The bus from Cusco descended rapidly enough to make our ears pop, like a plane coming in for a landing. But unlike a plane the descent was drawn out, forcing me to spend the night holding my nose and making terrifying faces. When we arrived to the tiny city of Nazca we were exhausted. Magda had caught a stomach bug the night before the bus and neither of us had gotten much sleep. Bleary eyed we wandered out of the bus terminal and tried to figure out where we were going while touts and taxi drivers shouted and pointed in different directions.
The only reason to visit Nazca, so far the grimiest city we’d seen in Peru, are what’s known as “the Nazca Lines”, one of prehistoric South America’s great mysteries. Hundreds of perfect, straight paths in the dirt lead in apparently random directions for miles across the desert floor. As well as the lines there are enormous drawings of birds, a monkey, a whale and a human form which the Peruvians call, “the Astronaut “. Calling it the Astronaut is a trick and does the ancient illustrators ill-service.
Because of the complexity of fashioning such epic artworks on the desert floor, some have claimed they were made by aliens, despite zero evidence for the existence of extra-planetary life and much evidence of the resourcefulness of the Nazca people. The appearance of a large headed man who’s face looks masked helps kindle this science-fantasy. Hidden in this fun theory are shades of racism and culturalism seen time and time again regarding the cradle of Andean civilization.
The complex lines were beyond these primitive people’s means. The hydro-engineering was too complex, the astronomical predictions too complex. The brain surgery too complex. What is too complex is the idea that a complex society thrived in the Americas before Columbus and was capable of some very amazing things. Like drawing long lines across the desert floor.
Since they are best seen from the air, we made our way to a scruffy little airport and moved from desk to desk looking for the best deal on the little planes that buzz around over the landmarks. Like the hotels in Aguas Calientes, all the companies rated themselves very highly, and all were roughly the same price. We rolled the dice, picked one and soon were crammed in a little Cesna, high above the city.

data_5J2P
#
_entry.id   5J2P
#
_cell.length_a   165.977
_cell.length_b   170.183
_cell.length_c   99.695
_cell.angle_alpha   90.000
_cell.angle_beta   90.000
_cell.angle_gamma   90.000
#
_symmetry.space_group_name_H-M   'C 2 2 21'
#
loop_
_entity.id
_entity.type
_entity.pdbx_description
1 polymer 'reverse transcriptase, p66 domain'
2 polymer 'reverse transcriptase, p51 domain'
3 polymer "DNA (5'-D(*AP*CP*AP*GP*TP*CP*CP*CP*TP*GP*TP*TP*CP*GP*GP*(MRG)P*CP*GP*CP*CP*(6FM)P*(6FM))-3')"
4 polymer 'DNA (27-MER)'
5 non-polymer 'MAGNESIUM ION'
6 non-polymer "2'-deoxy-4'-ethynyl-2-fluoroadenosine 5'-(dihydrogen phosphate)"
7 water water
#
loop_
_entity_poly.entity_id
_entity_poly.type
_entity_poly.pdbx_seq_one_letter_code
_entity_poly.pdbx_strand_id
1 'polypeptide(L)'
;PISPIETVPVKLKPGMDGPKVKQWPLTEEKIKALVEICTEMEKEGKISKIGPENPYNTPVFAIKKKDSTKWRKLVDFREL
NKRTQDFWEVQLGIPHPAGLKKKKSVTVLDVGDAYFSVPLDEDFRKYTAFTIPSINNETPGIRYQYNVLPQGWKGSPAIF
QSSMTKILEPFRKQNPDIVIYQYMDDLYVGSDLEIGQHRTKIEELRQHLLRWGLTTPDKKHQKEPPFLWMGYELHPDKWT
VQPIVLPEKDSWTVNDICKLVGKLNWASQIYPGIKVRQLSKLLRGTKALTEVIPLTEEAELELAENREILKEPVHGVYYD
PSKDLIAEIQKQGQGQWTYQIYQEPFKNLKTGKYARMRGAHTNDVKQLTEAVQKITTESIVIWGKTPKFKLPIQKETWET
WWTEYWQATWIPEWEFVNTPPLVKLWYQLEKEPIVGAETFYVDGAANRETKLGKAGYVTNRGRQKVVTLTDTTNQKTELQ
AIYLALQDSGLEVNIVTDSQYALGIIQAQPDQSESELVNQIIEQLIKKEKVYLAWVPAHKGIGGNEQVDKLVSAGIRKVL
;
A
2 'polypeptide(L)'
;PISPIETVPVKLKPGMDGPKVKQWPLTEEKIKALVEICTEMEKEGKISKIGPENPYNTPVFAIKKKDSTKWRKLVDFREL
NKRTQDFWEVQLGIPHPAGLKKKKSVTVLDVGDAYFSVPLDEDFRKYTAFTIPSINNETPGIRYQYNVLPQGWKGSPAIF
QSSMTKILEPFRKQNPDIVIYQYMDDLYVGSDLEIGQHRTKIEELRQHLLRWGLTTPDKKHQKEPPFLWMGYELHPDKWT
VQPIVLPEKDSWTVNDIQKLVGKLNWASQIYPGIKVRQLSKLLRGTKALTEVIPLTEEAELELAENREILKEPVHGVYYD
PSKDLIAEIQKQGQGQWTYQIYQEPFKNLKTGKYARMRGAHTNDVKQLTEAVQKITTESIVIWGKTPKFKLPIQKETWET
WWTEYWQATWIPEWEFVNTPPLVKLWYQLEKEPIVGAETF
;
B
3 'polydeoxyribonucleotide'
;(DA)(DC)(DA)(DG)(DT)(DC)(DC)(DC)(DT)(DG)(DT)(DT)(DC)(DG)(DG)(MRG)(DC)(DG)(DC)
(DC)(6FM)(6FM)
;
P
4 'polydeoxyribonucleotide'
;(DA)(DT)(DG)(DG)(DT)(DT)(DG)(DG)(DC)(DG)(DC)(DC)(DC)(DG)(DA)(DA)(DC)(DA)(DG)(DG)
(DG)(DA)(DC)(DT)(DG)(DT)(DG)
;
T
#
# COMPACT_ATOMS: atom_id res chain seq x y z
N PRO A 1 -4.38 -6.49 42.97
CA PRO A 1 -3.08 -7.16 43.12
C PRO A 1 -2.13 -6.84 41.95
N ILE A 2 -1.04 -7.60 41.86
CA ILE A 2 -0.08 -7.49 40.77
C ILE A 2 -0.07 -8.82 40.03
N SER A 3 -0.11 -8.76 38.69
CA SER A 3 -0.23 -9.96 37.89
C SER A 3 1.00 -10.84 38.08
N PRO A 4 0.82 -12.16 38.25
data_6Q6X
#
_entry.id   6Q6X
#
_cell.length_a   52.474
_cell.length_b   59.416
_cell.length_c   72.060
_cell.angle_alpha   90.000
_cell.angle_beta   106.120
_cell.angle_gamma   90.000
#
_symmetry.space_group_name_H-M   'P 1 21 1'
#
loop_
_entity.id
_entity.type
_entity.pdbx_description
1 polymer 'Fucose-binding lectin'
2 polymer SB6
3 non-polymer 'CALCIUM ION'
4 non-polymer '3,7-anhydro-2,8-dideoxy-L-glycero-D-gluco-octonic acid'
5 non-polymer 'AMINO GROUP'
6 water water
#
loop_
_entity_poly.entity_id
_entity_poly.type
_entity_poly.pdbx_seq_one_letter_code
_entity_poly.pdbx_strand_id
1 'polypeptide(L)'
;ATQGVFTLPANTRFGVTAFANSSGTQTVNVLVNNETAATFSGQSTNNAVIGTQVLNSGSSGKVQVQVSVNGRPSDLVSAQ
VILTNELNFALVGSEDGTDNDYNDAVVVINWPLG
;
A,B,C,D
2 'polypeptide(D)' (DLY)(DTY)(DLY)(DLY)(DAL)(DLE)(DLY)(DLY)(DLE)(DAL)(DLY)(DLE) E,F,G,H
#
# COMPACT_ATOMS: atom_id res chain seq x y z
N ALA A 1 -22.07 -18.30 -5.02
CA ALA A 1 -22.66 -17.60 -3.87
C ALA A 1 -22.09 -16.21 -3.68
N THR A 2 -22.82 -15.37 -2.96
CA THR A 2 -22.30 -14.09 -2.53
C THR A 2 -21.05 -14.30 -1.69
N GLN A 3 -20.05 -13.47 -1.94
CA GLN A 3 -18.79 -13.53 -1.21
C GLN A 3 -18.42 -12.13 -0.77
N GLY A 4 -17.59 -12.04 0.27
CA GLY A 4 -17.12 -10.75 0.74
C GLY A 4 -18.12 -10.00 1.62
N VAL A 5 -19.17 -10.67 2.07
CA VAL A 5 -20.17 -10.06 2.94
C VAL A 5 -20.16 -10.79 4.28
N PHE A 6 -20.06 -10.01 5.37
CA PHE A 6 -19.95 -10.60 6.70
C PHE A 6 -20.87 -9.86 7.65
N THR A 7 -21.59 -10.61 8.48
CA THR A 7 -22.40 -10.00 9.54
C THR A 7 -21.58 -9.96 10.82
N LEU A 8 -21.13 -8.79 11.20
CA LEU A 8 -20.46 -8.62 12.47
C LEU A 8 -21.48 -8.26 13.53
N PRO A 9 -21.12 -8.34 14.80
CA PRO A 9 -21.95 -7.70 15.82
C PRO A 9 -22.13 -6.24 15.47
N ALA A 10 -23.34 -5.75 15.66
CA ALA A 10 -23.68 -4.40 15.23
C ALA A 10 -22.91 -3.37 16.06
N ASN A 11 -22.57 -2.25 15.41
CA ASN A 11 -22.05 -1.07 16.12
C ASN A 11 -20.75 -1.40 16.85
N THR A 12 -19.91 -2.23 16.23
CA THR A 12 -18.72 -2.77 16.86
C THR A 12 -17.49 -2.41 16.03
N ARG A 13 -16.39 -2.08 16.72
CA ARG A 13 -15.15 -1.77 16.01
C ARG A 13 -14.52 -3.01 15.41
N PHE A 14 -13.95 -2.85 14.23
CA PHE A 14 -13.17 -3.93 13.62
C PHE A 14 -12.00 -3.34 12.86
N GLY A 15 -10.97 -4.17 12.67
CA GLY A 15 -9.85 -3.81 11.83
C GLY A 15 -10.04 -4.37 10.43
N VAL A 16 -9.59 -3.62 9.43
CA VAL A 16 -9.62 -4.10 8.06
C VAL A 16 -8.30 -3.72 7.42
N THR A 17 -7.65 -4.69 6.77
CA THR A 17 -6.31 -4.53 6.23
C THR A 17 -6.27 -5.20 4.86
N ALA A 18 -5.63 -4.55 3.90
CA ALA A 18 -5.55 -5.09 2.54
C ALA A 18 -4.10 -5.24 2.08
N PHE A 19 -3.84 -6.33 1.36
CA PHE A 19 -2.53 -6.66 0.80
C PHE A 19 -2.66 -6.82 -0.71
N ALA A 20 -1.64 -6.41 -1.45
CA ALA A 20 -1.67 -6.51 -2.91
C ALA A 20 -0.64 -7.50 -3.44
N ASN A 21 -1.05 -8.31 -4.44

The Nazca desert is one of the driest places on earth. In a part of the Atacama desert, just south, there has never been a single drop of recorded rainfall. It seems like a curious place for a civilization to thrive until one considers that one of the world’s highest mountain ranges is just next door to the east, and the Pacific Ocean is just to the west. Lots of water passes between the two, creating valleys of transient rivers capable of supporting cities. Because of the extremely dry climate and lack of rain to upset the topsoil, the lines and other artifacts are incredibly well preserved. Even wooden poles, used to ensure perfect geometry, have been found still stuck in the earth where ancient surveyors once stood. The desert is a time vacuum where nothing much changes.
Still feeling ill from food poisoning, Magda was positively green as the captain banked hard to make tight circles over the drawings below, sending the world outside into a spin. The featureless desert gives back little in the way of scale, and at first the drawings seemed smaller than promised. Then we passed a highway and the little trucks put all in their immense perspective.
Of all the figures, to me the monkey is the most interesting. The first monkey isn’t for miles, across a high mountain range and down into the Amazon forest. It’s features are captured well, it has an immense spiral for a tail and appears to be on all fours. That the Nazca had traveled, or had traded with the Amazon meant they had access to the rest of the Americas as well – these primitive people were part of a trade network. It’s thought the huge drawing may be a fertility prayer.
The touristic flights focus on the figures, since these are the easiest to comprehend, but the lines are more mysterious. They stretch across the plain toward the horizon. In some cases they converge in the valleys between low hills, points on the landscape as visible today as a thousand years ago.
It’s hard to explain the length, but its easy to see how the lines and the figures were made. The first few inches of earth is a dull red, but just below lies a lighter layer. From the air one can imagine a team of Nazca removing the red soil along on of the thousands of pre planned lines, painting the desert by removing it bit by bit.
We both felt queasy by the time we landed. We made our way back to the bus station and waited for our bus to Lima in the fresh dry air. A souvenir shop near us sold refrigerator magnets shaped like monkeys.